London’s troubled Crossrail scheme has been hit with yet another delay and cost overrun - this time between £400m and £650m could be added to the price.
The news will send shockwaves through Transport for London (TfL) as its already stretched finances will be hit by further lost revenue, which could run to hundreds of millions.
In a statement to the London Stock Exchange, publicly-owned Crossrail Limited (CRL) disclosed the latest projections show 'even higher levels of risk of £650m more than the funding committed under the Financing Package'.
'TfL and DfT are in discussion regarding how funding of these additional costs will be resolved,’ it said.
The funding envelope for the whole project, including Network Rail’s costs, is £17.8bn but the projected increase will take this beyond £18bn.
The lastest announcement pushes this deadline back as well, with a view to completing the project at some point in 2021.
Delays of the past
The central section of the scheme was originally due to open December 2018.
However during the summer of 2018 it emerged this date would be missed. The news quickly sparked rows over who knew what and when and led to the downfall of Sir Terry Morgan from both the Crossrail project and HS2.
Then in December 2018, TfL announced a new financing package provided by the Department for Transport (DfT), the Greater London Authority and itself to support the final stages of the project.
And earlier this year, CRL set a new timeline for the project stating it would be completed by spring 2020 - only for this to be pushed back by the latest announcement.
The statement adds: ‘The Elizabeth line will open as soon as practically possible in 2021. A more comprehensive update is expected early in 2020. In the meantime, any potential financial impacts to TfL's passenger revenues will be considered in TfL's 2019 update to its Business Plan.’
Counting the cost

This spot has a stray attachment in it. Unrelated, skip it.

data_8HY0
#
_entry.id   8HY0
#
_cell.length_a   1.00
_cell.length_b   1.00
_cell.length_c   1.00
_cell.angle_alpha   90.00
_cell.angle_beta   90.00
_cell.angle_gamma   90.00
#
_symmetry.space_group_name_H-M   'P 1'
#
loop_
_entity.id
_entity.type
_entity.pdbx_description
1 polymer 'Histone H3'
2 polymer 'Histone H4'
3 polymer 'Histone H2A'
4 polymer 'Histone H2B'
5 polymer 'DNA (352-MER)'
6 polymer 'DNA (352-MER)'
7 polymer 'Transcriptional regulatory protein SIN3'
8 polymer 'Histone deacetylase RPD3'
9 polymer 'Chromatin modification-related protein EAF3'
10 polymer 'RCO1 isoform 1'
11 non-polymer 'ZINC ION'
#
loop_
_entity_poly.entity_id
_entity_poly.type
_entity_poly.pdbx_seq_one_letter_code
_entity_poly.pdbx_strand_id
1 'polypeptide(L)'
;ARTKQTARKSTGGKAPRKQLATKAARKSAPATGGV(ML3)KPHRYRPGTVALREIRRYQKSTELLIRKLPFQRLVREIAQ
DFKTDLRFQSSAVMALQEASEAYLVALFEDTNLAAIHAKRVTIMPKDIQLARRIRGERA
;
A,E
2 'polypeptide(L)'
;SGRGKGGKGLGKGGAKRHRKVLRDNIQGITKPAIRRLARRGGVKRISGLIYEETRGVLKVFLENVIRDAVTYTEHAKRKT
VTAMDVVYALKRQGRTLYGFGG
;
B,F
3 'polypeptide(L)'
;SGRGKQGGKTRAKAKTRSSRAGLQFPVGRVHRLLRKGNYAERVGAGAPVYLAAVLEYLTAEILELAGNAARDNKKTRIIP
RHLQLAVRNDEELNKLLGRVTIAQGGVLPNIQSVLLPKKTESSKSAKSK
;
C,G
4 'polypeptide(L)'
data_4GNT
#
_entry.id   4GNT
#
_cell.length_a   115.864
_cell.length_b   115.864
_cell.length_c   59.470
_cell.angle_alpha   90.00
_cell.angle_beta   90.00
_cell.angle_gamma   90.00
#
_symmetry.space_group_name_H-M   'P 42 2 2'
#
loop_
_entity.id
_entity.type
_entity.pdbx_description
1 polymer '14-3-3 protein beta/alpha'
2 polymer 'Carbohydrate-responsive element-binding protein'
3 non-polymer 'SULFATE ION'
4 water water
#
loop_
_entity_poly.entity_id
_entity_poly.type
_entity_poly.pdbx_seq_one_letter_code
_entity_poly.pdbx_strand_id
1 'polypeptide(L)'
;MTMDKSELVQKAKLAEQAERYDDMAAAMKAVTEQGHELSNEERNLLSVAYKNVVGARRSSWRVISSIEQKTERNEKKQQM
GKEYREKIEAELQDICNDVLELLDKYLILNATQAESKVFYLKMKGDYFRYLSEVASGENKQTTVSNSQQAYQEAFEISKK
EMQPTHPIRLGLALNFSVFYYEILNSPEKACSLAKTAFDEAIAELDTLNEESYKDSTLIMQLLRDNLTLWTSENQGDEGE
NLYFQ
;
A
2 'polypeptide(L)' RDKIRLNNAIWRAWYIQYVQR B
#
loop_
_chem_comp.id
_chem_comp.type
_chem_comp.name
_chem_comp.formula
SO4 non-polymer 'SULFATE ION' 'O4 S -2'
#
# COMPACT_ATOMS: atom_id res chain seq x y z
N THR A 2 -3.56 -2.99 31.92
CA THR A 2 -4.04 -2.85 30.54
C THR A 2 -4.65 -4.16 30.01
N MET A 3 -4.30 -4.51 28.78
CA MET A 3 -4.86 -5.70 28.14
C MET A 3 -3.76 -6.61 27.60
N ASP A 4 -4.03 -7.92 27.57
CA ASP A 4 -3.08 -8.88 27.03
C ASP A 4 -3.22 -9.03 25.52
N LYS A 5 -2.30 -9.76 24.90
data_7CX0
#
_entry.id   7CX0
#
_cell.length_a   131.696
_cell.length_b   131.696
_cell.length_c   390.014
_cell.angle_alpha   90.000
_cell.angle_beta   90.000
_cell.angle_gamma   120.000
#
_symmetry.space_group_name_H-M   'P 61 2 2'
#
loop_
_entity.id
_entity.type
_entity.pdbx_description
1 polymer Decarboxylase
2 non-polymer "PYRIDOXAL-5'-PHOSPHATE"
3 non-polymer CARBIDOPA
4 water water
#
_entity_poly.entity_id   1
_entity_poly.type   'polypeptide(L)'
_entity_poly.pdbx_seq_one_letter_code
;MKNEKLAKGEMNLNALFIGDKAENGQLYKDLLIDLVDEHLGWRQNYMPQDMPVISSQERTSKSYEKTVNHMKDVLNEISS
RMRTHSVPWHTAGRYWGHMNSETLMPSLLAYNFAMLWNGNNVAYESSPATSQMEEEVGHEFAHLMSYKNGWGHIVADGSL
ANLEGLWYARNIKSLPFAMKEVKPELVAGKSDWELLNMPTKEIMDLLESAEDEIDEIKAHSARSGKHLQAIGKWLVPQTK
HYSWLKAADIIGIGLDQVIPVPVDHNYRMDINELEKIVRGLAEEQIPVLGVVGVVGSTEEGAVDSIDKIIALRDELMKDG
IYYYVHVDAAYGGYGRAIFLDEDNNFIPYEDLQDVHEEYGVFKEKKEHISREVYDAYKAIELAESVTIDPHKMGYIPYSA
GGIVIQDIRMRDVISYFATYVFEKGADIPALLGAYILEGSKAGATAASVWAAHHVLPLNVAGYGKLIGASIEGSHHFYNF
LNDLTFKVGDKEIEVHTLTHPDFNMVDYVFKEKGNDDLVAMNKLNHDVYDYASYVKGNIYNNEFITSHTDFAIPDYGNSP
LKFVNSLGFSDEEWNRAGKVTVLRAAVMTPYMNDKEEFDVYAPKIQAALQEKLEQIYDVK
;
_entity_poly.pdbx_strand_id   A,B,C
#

In May, financial ratings agency Moody's predicted that the delays could cost TfL up to £1bn in lost revenue, although TfL will save on operating costs.
On this basis, the new delay could cost hundreds of millions of pounds, particularly if the scheme misses its new projected opening date of 2021.
CRL chief executive Mark Wild said: 'The Crossrail project has made good progress over recent months. A key focus during 2019 has been finalising the stations, tunnels, portals and shafts.
‘By the end of the year, Custom House, Farringdon and Tottenham Court Road stations will be complete and the project is on track to finish fit-out of the tunnels in January. The central section will be substantially complete by the end of the first quarter in 2020, except for Bond Street and Whitechapel stations where work will continue.’
He added: ‘The two critical paths for the project remain software development for the signalling and train systems, and the complex assurance and handover process for the railway; both involve safety certification for the Elizabeth line. These must be done to the highest quality standards to ensure reliability of the railway from day one of passenger service.’
A TfL spokesperson said: ‘The Crossrail team continues to make progress completing the outstanding work on stations and tunnels. They have also identified the need for more funding to complete the complex testing of trains and manage the handover of the railway safely and reliably into passenger service.
‘Full testing is due to get underway next year and there can be no shortcuts on this hugely complex project.’